What are Speech and Language Disorders?

There are many different kinds and degrees of speech and language difficulty. In the early years, sometimes it can be difficult to differentiate between speech and language delays which the child will eventually overcome and speech and language disorders which require intensive speech and language therapy.

Speech and language difficulties are not unusual in young children and difficulties may be evident in the following areas:

  • Understanding language (receptive) (i.e. following directions, answering questions etc)
  • Developing expressive language (i.e. vocabulary, forming sentences, use of grammatical
    structures)
  • Speech Sound production (children have difficulties in producing specific sounds in
    words)
  • Social Interaction difficulties

Children who have a speech and language disorder can have problems expressing themselves, understanding others or interacting socially with others. They may have difficulties understanding and finding the right words and producing and identifying speech sounds. Further difficulties include understanding grammatical rules about how to form phrases and sentences and knowing how language is used in different social contexts. Children who are unable to communicate their feelings and needs can become frustrated, feel isolated and alone. This can lead to emotional and behavioural problems. Carers may need to use a range of intentional and non-verbal means of communication including pictorial, symbolic, gestural or technological systems to ensure that every child is empowered to communicate to the best of their ability from the earliest age possible. A facilitating and responsive environment will support and nurture communication with every child.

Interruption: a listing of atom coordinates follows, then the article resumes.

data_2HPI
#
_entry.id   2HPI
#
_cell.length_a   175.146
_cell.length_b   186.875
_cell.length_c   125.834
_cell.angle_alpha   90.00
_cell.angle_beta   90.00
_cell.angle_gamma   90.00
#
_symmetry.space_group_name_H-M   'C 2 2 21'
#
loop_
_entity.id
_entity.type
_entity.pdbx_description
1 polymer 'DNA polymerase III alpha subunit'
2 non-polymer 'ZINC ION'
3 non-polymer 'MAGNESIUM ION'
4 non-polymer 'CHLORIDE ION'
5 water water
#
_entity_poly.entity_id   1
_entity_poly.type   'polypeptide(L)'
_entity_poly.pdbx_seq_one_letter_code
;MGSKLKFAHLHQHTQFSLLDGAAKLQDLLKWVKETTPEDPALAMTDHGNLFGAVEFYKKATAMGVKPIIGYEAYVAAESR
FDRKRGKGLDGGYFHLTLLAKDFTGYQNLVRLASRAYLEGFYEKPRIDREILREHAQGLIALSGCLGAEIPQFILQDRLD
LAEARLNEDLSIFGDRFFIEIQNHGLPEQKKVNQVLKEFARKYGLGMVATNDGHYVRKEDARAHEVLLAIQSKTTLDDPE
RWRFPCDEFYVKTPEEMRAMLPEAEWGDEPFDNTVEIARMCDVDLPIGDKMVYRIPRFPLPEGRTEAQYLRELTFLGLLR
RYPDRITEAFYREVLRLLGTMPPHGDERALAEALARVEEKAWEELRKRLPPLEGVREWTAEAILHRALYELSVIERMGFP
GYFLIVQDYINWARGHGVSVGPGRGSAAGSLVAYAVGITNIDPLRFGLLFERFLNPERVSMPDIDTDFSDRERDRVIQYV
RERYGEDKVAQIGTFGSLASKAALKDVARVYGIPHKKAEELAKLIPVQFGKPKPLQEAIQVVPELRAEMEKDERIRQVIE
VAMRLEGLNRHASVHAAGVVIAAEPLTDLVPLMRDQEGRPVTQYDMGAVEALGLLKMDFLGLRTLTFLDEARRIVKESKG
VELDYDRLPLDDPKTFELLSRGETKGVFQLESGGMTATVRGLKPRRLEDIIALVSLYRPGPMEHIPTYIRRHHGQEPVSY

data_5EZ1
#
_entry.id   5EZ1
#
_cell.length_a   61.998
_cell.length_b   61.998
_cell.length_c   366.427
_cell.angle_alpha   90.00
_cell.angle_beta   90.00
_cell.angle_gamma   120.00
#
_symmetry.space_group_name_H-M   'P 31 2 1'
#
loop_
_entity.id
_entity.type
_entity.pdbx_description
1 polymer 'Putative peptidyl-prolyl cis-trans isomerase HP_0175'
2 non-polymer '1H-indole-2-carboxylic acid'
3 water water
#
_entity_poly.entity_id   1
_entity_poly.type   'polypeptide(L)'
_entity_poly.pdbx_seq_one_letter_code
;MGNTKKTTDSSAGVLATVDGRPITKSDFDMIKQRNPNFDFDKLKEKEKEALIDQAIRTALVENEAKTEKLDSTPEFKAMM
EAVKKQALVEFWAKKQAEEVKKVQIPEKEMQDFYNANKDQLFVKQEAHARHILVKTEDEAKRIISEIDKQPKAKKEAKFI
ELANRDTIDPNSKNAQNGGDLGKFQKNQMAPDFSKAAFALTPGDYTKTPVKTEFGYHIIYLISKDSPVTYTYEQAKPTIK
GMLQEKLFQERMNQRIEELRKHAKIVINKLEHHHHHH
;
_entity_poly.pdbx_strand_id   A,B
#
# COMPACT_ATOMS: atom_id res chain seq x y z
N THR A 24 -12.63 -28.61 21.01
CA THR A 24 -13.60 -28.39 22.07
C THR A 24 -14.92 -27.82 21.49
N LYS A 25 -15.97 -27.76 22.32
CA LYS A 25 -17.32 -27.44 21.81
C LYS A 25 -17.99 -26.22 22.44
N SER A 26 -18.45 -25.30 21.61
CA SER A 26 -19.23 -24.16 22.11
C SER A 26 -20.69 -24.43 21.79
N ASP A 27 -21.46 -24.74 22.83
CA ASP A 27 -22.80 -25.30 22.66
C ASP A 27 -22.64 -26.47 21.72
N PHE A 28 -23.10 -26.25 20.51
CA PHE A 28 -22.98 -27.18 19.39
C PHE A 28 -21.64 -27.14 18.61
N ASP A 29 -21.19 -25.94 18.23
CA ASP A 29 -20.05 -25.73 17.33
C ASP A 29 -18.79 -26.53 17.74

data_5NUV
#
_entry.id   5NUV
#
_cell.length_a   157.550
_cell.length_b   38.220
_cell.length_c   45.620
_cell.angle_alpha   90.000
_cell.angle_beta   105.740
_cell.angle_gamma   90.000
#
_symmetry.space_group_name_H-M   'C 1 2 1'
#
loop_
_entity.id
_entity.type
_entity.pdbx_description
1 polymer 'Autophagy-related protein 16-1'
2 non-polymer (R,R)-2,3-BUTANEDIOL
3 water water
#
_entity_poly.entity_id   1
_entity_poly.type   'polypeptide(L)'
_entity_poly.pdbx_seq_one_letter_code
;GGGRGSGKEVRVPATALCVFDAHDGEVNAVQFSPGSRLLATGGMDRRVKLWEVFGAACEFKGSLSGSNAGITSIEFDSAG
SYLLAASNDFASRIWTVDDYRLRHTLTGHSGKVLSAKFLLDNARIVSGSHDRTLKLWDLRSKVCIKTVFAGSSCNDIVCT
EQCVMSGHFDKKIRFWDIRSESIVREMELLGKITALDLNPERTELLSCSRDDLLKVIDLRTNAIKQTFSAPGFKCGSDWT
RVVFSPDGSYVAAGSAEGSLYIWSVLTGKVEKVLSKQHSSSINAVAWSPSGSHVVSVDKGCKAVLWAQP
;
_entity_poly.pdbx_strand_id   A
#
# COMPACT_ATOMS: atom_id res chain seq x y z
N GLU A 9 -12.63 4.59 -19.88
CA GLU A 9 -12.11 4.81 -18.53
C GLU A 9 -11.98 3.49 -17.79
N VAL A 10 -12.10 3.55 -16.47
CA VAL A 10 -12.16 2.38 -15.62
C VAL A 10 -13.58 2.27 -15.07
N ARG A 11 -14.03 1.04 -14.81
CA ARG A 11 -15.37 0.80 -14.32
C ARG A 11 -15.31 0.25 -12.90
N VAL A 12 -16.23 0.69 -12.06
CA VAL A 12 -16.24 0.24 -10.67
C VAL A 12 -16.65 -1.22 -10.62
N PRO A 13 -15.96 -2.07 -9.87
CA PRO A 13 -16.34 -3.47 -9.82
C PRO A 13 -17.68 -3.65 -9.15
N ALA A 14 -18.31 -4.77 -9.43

Early Referral

Early referral to the speech and language therapies is important to establish the reasons for the delay in acquiring speech, language and communication skills. The speech and language therapist is the specialist who will carry out a detailed assessment of the child’s strengths and needs and develop a specific programme for the child based on this. Speech and language therapists typically work as part of a team with the child and the family.

Contact us today to book your free consultation, or just to chat about the ways the Speech and Occupational Therapy can help your child.